If you’re going to toss back an Einstök or a Gull, well, “Cheers, Mate!” might not do. “Skold!”, translated oh-so-lovingly, as “Skull!” will do. Oh, those viking types. They’re fooling with us.
Troll Skull at Gullfoss
Skold = skull = Schale (bowl) = skull(ing oar), ie scoop = sculpt, and so on. It is a space that fills with the energy that fills emptiness and brings forth life out of emptiness, so, to say it again, outside of trollspeak, “To Luck!”, or “Fortune be with you!” Yes, that’s right, every drink is a lottery!
Except in an early morning snowstorm in April, when you’ve been walking since 5 a.m. and the darned takeaway around the corner is closed tight, still, at. 9. What’s with that, eh! Oh, let’s ask the locals:
Right. Drinks all around, I say. Skold!
Only nine years ago, Icelandic tourism was a simple thing: you drove around the country viewing the things Icelanders found interesting, and they served you coffee, put you up for the night, and cooked a lamb for you. An old bridge, for instance…
… or a waterfall.
… a troll at Dimmuborgir…
… and some smooching among the birches, the trees that helped to gain them a country.
Now, pain.In the waste water from a power plant. You, dear visitor, are an industry now. Iceland shows your face in a mirror.
Yet in the small towns now, far from Reykjavik, people are tired of us all; they want us to go away. In Grindavik, an old woman even rammed me with her shopping cart in the grocery store. “Fair enough,” I thought. But I remember the generosity and gratitude that began this madness…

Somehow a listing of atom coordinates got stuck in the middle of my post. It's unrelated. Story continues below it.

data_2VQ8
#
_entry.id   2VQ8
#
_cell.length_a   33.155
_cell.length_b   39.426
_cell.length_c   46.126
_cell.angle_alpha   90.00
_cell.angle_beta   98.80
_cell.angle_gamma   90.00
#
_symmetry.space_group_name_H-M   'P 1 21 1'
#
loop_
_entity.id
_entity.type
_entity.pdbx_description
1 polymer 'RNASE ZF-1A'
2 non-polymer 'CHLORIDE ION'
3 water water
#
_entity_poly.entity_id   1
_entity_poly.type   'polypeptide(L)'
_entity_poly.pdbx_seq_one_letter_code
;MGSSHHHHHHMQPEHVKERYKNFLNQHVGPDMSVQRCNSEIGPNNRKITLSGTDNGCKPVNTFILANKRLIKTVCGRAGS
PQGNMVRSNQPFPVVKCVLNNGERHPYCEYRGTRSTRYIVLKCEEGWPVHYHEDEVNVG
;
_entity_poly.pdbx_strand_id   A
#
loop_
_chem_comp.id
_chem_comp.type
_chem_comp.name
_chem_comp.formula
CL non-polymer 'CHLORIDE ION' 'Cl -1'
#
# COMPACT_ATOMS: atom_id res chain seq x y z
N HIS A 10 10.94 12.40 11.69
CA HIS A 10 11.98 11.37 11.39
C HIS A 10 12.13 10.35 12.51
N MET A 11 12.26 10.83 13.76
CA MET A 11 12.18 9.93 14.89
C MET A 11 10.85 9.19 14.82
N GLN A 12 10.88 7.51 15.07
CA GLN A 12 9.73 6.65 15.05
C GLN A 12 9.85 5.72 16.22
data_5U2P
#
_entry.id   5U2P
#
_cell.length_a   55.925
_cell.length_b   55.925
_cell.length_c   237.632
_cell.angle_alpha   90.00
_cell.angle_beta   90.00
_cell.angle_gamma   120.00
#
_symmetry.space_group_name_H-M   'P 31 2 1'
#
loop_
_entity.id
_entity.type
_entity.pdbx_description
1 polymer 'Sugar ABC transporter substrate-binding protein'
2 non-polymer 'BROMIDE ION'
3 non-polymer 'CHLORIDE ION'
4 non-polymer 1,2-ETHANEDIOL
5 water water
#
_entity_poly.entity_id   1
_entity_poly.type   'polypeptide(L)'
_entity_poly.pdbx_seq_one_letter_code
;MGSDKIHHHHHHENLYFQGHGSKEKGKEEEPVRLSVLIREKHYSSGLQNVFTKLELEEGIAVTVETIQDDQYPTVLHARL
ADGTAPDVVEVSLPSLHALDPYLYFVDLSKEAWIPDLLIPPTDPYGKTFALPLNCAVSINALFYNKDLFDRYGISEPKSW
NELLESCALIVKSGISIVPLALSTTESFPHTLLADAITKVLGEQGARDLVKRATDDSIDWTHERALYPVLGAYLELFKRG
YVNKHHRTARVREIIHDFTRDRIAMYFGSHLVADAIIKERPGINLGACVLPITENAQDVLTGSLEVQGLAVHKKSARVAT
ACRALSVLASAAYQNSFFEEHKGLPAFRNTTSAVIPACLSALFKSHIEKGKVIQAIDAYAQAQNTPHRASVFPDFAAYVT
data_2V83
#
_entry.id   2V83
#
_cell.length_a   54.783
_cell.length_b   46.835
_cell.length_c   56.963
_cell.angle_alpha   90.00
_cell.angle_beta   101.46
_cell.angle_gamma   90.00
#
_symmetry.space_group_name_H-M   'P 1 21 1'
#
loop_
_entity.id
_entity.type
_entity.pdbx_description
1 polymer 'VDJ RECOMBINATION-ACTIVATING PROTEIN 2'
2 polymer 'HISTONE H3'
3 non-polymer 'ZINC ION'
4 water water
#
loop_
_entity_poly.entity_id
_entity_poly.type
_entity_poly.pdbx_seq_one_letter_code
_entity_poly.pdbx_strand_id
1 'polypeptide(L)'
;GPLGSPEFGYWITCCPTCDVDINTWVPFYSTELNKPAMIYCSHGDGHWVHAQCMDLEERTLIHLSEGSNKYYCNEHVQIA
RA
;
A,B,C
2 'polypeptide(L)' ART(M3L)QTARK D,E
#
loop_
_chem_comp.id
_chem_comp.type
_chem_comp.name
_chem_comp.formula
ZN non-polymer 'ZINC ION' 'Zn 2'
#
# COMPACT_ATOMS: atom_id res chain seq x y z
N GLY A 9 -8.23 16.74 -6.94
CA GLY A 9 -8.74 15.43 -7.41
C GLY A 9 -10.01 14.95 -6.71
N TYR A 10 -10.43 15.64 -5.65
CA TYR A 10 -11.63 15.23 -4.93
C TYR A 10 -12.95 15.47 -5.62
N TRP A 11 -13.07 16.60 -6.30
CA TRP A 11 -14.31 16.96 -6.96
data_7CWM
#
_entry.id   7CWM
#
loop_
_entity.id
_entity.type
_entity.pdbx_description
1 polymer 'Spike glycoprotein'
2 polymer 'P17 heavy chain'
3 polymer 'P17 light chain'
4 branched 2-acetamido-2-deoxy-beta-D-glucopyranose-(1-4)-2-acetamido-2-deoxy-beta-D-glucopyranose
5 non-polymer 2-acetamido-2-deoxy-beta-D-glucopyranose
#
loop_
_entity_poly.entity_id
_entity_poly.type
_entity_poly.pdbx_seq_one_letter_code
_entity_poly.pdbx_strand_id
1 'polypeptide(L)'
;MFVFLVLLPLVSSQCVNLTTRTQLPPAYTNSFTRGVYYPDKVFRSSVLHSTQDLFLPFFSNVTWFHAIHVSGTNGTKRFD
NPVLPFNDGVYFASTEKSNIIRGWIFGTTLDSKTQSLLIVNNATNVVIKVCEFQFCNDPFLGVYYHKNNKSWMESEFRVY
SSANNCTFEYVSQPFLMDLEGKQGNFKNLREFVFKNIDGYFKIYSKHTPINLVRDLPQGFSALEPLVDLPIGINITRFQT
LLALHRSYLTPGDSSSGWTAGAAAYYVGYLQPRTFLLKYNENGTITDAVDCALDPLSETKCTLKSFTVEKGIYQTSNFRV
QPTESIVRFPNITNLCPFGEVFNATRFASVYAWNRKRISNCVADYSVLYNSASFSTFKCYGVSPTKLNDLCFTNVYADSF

… and trust it will continue.
When you live on Earth, that is?
Iceland calls to many people in many different ways. Svartifoss called me.
It changed my life.
May it change yours.
The manly trolls of Gulfoss…
… and the worms (um, gold collecting dragons, you know the type) of Gulfoss…
… the Golden Falls …
… look across to the female trolls across the gorge, which are riding a worm…
.. and if the worm has the head of a ram, well, this is Iceland, after all.
And the flag … this flag:
… flies between them.
So now you know, too.
So much of Iceland is a volcanic wilderness.
1000 years ago, the farms of Kaldada and Sandar were overwhelmed with lava. Glacial water finds its way between the old earth and the new.
Hraunfosser near Bjarnafoss
And even bog cotton. It is life that is the wonder.
Geysirs are fun for humans, but look at them, trekking up hill.
Making new humans is funner.
The question is: who has the right to erode Iceland? The Icelanders, by inviting rock stackers?
Or the rock stackers themselves? Iceland invites visitors to view nature.
Human nature is what the modern world can deliver instead.
Be careful what you wish for. Ethical dilemmas don’t go away by wishing so.